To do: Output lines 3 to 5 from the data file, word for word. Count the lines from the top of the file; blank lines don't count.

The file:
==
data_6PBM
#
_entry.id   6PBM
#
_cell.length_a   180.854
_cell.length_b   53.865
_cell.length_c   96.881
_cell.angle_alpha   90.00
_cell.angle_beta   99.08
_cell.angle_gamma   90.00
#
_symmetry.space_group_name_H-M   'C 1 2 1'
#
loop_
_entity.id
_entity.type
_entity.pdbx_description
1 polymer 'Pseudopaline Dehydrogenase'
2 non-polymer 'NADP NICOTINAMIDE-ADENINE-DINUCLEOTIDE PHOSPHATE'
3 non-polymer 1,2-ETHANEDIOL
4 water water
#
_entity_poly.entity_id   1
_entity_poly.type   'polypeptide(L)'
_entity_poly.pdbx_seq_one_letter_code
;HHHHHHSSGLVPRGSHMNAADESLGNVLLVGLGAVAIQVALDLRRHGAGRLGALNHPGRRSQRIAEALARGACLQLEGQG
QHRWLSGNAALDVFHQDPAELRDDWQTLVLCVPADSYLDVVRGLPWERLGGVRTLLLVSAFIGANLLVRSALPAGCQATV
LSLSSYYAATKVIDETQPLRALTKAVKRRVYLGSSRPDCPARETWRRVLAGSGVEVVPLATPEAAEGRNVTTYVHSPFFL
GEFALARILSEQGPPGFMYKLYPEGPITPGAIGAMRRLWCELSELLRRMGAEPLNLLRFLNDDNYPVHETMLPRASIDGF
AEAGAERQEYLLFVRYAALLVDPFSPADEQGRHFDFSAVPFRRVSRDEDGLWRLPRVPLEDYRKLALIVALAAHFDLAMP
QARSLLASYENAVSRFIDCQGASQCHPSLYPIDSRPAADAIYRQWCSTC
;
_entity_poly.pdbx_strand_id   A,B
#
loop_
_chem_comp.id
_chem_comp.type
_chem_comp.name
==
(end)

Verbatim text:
_entry.id   6PBM
#
_cell.length_a   180.854